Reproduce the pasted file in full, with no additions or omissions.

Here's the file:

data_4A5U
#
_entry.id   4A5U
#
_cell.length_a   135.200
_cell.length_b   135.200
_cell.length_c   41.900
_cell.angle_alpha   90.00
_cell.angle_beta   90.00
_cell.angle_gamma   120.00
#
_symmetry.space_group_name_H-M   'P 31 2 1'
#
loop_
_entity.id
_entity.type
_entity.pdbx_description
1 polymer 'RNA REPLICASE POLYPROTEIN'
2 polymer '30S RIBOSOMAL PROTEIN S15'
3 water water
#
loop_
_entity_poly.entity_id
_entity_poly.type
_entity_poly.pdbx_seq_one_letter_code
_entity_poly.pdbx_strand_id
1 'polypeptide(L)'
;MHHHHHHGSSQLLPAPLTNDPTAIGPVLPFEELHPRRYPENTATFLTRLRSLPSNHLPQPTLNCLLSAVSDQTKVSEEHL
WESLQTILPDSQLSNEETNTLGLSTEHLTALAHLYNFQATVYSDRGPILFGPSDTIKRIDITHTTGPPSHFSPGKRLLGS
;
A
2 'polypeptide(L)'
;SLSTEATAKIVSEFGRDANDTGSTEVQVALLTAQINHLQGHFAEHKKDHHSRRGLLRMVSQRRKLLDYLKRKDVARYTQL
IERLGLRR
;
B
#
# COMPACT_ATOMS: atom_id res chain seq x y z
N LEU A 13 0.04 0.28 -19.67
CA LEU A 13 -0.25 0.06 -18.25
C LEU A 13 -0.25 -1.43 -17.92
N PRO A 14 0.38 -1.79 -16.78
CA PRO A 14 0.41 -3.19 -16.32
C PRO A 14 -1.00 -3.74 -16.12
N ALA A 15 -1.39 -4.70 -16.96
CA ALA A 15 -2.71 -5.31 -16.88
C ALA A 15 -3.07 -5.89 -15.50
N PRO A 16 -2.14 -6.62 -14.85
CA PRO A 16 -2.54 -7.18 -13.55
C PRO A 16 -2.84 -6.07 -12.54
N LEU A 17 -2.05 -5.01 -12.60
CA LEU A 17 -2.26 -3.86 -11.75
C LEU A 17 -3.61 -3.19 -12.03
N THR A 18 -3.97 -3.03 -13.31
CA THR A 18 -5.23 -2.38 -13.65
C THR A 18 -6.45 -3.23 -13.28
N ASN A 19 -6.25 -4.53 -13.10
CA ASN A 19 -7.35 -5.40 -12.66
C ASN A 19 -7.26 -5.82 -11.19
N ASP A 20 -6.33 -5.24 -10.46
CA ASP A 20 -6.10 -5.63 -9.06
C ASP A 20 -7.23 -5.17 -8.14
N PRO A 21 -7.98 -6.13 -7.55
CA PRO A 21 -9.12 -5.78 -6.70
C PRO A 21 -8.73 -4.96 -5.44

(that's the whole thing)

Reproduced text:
data_4A5U
#
_entry.id   4A5U
#
_cell.length_a   135.200
_cell.length_b   135.200
_cell.length_c   41.900
_cell.angle_alpha   90.00
_cell.angle_beta   90.00
_cell.angle_gamma   120.00
#
_symmetry.space_group_name_H-M   'P 31 2 1'
#
loop_
_entity.id
_entity.type
_entity.pdbx_description
1 polymer 'RNA REPLICASE POLYPROTEIN'
2 polymer '30S RIBOSOMAL PROTEIN S15'
3 water water
#
loop_
_entity_poly.entity_id
_entity_poly.type
_entity_poly.pdbx_seq_one_letter_code
_entity_poly.pdbx_strand_id
1 'polypeptide(L)'
;MHHHHHHGSSQLLPAPLTNDPTAIGPVLPFEELHPRRYPENTATFLTRLRSLPSNHLPQPTLNCLLSAVSDQTKVSEEHL
WESLQTILPDSQLSNEETNTLGLSTEHLTALAHLYNFQATVYSDRGPILFGPSDTIKRIDITHTTGPPSHFSPGKRLLGS
;
A
2 'polypeptide(L)'
;SLSTEATAKIVSEFGRDANDTGSTEVQVALLTAQINHLQGHFAEHKKDHHSRRGLLRMVSQRRKLLDYLKRKDVARYTQL
IERLGLRR
;
B
#
# COMPACT_ATOMS: atom_id res chain seq x y z
N LEU A 13 0.04 0.28 -19.67
CA LEU A 13 -0.25 0.06 -18.25
C LEU A 13 -0.25 -1.43 -17.92
N PRO A 14 0.38 -1.79 -16.78
CA PRO A 14 0.41 -3.19 -16.32
C PRO A 14 -1.00 -3.74 -16.12
N ALA A 15 -1.39 -4.70 -16.96
CA ALA A 15 -2.71 -5.31 -16.88
C ALA A 15 -3.07 -5.89 -15.50
N PRO A 16 -2.14 -6.62 -14.85
CA PRO A 16 -2.54 -7.18 -13.55
C PRO A 16 -2.84 -6.07 -12.54
N LEU A 17 -2.05 -5.01 -12.60
CA LEU A 17 -2.26 -3.86 -11.75
C LEU A 17 -3.61 -3.19 -12.03
N THR A 18 -3.97 -3.03 -13.31
CA THR A 18 -5.23 -2.38 -13.65
C THR A 18 -6.45 -3.23 -13.28
N ASN A 19 -6.25 -4.53 -13.10
CA ASN A 19 -7.35 -5.40 -12.66
C ASN A 19 -7.26 -5.82 -11.19
N ASP A 20 -6.33 -5.24 -10.46
CA ASP A 20 -6.10 -5.63 -9.06
C ASP A 20 -7.23 -5.17 -8.14
N PRO A 21 -7.98 -6.13 -7.55
CA PRO A 21 -9.12 -5.78 -6.70
C PRO A 21 -8.73 -4.96 -5.44